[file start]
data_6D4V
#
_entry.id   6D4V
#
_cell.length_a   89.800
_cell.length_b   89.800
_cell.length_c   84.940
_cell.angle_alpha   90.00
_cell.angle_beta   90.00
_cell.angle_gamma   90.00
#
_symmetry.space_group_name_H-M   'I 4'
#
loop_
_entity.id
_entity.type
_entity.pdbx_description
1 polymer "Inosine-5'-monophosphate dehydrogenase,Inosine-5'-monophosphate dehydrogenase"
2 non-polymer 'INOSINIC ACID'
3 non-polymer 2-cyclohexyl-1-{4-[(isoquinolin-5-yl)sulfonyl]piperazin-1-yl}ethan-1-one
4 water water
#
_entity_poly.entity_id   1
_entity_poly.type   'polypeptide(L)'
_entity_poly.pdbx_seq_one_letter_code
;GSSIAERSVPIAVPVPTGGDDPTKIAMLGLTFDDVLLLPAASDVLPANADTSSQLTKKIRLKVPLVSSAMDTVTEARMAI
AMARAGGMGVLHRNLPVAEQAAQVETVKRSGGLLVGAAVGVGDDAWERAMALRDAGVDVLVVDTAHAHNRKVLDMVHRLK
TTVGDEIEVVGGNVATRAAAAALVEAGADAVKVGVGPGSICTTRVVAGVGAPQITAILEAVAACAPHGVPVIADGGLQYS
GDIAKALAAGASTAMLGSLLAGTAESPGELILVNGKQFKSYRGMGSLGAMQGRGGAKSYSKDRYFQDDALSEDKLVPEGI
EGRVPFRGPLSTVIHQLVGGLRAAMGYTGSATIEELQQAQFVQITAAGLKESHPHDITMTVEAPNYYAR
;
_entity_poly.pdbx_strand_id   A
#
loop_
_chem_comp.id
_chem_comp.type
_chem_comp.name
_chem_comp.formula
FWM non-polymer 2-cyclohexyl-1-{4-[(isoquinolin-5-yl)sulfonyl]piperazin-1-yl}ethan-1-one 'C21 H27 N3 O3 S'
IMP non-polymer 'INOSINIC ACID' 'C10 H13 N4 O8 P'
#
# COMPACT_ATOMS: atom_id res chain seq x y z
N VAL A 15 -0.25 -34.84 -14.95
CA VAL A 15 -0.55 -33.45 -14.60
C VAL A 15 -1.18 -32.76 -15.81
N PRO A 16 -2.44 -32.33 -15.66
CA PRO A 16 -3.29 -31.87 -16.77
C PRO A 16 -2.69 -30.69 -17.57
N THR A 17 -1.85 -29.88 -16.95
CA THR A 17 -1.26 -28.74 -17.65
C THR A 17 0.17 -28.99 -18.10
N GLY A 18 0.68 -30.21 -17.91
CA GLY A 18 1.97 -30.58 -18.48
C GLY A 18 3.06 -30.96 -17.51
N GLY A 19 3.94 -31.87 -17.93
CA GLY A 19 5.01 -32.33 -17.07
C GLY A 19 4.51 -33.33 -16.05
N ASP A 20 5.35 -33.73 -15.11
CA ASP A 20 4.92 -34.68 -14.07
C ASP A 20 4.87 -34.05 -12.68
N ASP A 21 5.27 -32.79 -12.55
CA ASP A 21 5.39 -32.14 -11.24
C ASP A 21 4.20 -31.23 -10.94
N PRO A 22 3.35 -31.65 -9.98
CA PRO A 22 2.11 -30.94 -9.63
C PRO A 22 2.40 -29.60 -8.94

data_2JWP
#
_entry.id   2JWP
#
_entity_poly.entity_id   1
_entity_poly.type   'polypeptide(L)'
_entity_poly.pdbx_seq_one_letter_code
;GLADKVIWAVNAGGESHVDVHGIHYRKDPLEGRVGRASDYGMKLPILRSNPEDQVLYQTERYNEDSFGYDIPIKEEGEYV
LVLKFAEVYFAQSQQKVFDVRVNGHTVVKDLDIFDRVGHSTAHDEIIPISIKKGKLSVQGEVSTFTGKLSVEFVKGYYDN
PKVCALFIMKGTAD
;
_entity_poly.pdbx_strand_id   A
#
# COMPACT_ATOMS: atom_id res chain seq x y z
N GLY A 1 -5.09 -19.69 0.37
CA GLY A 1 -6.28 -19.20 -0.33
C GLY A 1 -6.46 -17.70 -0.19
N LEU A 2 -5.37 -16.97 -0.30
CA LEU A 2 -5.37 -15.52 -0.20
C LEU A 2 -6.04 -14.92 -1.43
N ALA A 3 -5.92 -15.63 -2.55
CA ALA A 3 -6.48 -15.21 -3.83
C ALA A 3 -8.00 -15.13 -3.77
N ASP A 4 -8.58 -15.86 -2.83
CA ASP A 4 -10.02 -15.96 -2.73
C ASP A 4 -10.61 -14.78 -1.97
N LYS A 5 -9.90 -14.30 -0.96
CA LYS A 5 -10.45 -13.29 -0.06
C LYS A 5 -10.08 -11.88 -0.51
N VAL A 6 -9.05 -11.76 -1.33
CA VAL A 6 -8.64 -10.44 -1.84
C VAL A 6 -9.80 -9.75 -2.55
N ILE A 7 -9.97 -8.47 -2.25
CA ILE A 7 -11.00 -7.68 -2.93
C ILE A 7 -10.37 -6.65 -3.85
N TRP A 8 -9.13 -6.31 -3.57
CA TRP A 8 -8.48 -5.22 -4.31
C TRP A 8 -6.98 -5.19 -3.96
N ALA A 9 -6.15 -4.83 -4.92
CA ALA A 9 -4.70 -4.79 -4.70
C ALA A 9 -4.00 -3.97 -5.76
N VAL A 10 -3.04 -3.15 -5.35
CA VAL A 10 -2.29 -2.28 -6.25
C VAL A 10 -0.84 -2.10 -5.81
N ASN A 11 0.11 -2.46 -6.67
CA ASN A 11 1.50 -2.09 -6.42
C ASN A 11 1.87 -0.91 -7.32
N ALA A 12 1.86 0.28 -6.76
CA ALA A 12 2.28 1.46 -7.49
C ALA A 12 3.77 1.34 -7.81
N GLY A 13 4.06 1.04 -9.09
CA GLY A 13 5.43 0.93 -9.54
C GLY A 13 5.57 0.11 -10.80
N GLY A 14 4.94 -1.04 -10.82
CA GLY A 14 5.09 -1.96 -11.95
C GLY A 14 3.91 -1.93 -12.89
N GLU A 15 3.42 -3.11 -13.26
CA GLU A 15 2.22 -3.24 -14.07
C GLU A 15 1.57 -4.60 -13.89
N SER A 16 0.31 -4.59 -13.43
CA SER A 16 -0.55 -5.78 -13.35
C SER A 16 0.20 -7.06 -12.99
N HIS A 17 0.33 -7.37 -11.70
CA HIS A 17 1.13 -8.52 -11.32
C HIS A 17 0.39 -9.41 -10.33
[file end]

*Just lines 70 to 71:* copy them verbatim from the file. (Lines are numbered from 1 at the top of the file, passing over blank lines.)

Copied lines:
#
_entity_poly.entity_id   1